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Tuesday, February 09, 2010

The Hollow Kingdom by Clare B. Dunkle

I have read The Hollow Kingdom (New York: Holt, 2003) by Clare B. Dunkle. It is part of a trilogy, which series won a Mythopoeic Award for children's fantasy in 2004.

I will summarize the story. Kate and Emily, two teenage orphaned sisters, are sent to live with a supposed relative (it turns out that they aren't really relatives) near a mysterious region of England, probably during the 18th century. They find that there are goblins in the area, and there used to have been elves there, too. The goblin king wants Kate for his wife. The goblin kings only marry a human wife, and, if all goes well, they produce a son, who will himself eventually become king.

Kate does not want to do this. The goblin king is considerably older than she is, and his appearance is not totally human. He lives underground, and if she joins him, she can't come out again. Most of the goblins are even less human in appearance than Marak, the king.

But Kate agrees to become queen, to save her sister, whom she loves (and who is more inclined to live underground). During the marriage ceremony, Kate is given some magical powers. And, it turns out, she and her sister are part elf. She gradually comes to love Marak.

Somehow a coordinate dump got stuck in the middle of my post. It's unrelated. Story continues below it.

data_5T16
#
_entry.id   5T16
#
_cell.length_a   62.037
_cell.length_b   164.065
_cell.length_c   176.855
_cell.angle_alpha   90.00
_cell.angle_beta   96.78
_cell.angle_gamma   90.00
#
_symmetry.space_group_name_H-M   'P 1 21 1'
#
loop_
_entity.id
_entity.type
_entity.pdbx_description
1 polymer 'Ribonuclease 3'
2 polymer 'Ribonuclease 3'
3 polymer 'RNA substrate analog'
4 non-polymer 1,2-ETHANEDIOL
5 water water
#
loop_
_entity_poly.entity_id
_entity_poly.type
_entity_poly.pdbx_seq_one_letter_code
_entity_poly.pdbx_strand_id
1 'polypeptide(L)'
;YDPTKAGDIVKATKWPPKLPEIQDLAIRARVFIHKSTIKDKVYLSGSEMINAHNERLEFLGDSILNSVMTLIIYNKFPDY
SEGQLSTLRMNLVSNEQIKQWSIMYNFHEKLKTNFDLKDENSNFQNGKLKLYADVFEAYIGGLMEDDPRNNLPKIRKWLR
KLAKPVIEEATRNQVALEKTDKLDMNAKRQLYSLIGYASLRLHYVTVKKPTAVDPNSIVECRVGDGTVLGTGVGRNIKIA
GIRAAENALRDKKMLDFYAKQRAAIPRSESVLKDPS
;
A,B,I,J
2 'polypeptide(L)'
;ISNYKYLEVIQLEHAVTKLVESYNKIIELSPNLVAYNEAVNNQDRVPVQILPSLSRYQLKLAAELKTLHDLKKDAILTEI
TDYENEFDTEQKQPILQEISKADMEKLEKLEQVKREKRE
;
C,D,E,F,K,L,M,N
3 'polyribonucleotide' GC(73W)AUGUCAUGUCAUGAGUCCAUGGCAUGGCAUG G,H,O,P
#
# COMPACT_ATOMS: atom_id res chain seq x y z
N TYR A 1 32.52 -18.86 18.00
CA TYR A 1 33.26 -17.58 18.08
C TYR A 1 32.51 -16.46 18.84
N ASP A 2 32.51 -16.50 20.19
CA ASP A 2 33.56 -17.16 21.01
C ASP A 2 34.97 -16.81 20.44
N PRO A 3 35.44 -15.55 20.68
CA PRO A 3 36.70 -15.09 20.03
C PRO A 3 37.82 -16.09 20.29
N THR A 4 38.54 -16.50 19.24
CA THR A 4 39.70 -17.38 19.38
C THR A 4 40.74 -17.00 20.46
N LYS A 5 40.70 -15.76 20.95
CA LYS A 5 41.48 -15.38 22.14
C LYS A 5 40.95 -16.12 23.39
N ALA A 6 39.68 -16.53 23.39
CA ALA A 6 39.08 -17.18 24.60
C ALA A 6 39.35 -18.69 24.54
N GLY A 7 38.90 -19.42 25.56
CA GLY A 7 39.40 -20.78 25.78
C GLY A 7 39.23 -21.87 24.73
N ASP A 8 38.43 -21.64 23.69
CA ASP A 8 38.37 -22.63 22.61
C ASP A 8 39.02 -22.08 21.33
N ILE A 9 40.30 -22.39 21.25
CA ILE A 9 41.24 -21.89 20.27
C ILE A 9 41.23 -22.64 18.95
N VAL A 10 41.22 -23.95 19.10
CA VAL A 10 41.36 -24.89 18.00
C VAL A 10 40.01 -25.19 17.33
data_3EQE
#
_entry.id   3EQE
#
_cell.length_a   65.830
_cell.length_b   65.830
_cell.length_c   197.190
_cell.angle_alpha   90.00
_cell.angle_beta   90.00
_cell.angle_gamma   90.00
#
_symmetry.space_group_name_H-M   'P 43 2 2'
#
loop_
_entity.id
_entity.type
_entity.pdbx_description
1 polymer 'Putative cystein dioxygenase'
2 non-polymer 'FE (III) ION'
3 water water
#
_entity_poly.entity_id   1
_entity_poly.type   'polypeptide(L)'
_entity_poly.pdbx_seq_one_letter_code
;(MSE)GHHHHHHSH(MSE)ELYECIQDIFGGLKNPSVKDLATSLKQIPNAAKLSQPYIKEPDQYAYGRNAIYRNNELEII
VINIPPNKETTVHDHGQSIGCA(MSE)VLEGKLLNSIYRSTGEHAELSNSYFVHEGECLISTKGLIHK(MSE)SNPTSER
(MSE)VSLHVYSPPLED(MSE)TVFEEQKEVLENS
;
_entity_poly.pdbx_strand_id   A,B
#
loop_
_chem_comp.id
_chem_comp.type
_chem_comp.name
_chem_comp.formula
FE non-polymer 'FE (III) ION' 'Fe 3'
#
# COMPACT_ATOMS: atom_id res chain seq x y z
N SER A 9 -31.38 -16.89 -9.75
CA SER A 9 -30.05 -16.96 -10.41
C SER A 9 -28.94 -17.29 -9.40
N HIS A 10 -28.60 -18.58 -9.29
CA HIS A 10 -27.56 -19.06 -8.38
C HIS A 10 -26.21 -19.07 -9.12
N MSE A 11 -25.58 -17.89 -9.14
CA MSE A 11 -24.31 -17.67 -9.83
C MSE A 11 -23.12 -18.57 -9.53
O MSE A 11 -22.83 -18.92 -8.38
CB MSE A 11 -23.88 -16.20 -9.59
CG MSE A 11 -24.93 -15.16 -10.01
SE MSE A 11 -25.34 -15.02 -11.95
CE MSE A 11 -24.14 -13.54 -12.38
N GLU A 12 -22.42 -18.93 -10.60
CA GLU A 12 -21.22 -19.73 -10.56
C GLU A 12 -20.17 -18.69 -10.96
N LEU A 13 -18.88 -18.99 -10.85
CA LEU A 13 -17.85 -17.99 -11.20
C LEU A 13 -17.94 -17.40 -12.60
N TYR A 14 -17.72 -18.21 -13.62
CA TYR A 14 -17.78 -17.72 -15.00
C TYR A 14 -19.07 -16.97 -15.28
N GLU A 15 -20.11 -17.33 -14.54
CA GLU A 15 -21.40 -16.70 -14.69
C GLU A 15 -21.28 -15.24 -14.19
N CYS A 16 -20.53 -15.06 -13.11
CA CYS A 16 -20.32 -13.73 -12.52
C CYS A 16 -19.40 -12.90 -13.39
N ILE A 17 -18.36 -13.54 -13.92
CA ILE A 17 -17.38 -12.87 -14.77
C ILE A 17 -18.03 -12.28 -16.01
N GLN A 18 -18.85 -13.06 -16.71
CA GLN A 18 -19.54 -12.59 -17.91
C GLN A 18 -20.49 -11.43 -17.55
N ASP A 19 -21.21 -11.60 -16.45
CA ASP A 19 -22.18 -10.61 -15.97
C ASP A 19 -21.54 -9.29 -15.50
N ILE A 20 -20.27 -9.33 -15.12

Marak and other goblins are enchanted and stolen by a wicked magician living far away. Kate is the only one who can save them. She is allowed to leave the underground, and rescues them all. At the end, she produces a son, who is mostly human, but has some animal-like characteristics.

The really interesting part, to me, is two religious statements in the book.

If God is so good, she considered unhappily, why won't He make this horrible creature go away? . . . God gives his creatures freedom to act, her father had taught her, and it is our responsibility to use it correctly. (p. 51)

Kate was taken aback. "Revenge is wrong," she told him solemnly. "Vengeance belongs to God." (p. 130)

I wouldn't call The Hollow Kingdom a Christian, or even a religious book, but Dunkle is clearly aware of Christianity.

Thanks for reading.

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